Chimamanda Nigoze Adichie’s ‘The Danger of a Single Story’ is a wonderful example of how to approach diversity in a public speech, writing, representation and life.
Her message – no cultural group, language group, or ethnicity, can be reduced to one story; for if they are this is reductionist and stereotyping. This is limiting and disempowering.
And even within one person, there is more than one story, one dimension. Each of us are multifaceted.
What I especially enjoy about this classic presentation, is that she uses humorous anecdotes and points to her own failings, and then challenges herself and audience to do better, and rise to the realisation of what diversity means – especially for those of us who write and tell stories.
Ignorance is tackled with humour too, when people call Africa a country, and ignore it is a collection of countries all with different stories within. And there are people who assume she doesn’t know what a stove is as if all Africans cook on open fires.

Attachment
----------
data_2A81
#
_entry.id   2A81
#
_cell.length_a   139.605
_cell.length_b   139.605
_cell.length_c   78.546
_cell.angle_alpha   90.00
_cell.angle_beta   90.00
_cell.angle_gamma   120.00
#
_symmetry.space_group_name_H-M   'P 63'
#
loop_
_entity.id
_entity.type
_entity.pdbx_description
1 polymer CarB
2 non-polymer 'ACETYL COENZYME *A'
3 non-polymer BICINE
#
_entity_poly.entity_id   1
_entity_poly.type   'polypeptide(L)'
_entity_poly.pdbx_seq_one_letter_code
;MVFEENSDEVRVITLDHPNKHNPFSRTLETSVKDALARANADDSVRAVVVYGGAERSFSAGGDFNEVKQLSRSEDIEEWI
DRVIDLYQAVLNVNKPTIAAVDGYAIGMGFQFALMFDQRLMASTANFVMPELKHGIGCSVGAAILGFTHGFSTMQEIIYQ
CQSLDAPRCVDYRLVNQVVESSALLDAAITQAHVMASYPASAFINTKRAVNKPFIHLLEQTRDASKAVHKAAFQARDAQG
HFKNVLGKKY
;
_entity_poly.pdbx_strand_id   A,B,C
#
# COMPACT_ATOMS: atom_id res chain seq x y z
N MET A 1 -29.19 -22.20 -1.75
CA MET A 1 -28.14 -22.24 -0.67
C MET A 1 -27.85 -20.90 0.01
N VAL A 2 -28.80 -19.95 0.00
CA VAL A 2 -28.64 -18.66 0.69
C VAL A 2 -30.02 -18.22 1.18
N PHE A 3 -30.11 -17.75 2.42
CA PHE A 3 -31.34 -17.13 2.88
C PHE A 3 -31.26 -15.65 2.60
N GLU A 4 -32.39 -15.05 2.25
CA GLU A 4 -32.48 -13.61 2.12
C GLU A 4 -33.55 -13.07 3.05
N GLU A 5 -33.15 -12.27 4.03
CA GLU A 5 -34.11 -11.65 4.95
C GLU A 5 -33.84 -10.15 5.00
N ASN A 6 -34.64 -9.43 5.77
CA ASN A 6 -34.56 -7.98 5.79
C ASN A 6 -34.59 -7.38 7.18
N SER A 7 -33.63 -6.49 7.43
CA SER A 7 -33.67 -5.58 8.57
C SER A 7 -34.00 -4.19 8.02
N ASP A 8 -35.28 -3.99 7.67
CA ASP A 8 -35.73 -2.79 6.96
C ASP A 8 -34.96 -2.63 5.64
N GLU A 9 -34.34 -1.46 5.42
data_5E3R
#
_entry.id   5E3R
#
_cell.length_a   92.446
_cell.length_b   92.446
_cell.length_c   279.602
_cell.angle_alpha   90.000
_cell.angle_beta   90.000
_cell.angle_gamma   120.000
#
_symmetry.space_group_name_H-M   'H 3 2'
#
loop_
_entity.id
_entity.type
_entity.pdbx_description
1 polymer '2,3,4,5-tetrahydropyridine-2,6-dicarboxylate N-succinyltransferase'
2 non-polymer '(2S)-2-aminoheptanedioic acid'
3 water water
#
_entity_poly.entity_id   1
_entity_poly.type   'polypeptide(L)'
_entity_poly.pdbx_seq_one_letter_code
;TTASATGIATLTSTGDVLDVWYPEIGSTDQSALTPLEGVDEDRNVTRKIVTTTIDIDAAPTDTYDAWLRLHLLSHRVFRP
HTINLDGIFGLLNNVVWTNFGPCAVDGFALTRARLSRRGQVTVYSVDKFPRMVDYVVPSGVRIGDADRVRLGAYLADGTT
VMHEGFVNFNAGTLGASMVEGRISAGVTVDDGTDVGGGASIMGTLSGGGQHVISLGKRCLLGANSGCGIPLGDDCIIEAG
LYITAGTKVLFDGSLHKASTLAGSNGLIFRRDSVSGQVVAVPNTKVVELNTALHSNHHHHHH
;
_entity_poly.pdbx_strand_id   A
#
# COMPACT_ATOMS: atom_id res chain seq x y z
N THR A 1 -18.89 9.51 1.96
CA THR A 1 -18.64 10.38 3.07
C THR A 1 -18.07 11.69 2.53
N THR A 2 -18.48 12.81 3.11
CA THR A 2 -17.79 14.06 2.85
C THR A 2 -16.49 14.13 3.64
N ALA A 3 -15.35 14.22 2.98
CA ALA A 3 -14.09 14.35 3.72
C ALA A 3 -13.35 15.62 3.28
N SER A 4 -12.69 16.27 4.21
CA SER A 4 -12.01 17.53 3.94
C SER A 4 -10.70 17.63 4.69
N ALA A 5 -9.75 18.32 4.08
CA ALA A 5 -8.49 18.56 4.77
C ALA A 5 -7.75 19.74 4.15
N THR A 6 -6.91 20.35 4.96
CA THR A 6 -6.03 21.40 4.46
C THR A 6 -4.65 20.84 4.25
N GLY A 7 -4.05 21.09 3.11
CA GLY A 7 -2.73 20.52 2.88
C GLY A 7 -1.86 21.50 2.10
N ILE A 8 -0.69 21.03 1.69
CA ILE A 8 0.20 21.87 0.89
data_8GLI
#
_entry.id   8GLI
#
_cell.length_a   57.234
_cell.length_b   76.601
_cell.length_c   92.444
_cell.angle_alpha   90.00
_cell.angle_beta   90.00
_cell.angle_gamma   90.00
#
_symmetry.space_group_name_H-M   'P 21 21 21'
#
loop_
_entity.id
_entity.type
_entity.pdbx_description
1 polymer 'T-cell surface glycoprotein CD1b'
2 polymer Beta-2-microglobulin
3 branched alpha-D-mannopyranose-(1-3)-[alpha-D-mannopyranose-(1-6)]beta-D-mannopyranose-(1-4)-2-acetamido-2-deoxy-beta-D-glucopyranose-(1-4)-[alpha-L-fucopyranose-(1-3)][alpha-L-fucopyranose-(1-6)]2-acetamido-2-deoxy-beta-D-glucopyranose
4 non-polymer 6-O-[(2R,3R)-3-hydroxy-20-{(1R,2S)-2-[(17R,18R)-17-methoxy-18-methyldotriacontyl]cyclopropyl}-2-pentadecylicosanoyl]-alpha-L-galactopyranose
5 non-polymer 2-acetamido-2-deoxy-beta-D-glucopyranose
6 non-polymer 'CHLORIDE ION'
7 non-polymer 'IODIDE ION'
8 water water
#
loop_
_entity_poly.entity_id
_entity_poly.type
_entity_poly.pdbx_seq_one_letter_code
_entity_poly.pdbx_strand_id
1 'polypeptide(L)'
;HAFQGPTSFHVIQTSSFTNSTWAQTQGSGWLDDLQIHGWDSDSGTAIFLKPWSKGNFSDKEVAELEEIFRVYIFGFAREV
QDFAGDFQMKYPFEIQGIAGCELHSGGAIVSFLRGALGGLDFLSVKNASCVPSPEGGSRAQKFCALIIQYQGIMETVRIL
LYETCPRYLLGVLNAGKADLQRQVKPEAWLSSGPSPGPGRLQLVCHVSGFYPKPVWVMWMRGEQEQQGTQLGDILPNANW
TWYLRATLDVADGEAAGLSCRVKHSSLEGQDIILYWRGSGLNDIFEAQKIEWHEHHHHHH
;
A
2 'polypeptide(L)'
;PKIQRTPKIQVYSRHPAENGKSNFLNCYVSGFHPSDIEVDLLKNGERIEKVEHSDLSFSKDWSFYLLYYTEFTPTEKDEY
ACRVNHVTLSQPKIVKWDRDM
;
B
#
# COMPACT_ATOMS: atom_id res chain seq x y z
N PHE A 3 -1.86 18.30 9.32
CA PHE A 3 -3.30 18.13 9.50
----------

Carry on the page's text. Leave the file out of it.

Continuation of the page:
I especially love the opening of this talk where she speaks about writing about snow and ginger beer, without knowing they are at all, and never experiencing them, and then finding her voice, is to write of the things around her.
Although she does long to taste ginger beer.
As for me, I remember being constantly mistaken for an Overseas Student at University, even with my obviously Tasmanian accent.
Not all situations can be approached with humour, and deep hurt can be felt, and triggered by recalling all the times that being a person of colour has meant I can’t do something my fair skinned husband can do. He has really seen first hand some of the things I have been through, or experienced them because he is with me.
Furthermore he is lucky enough that he really does know some of how I feel because he has lived somewhere where he has directly felt it too by living somewhere he was in the minority. He knows what it is to live with poverty, without electricity and to stand out because of skin colour and accent.
So how do we speak up, fight back, ask for equality in the way we are treated?
How do we ensure we choose virtues such as love and are not held back by fight and flight responses?
How do we move forward and not withdraw from stressful situations into a cocoon of safety?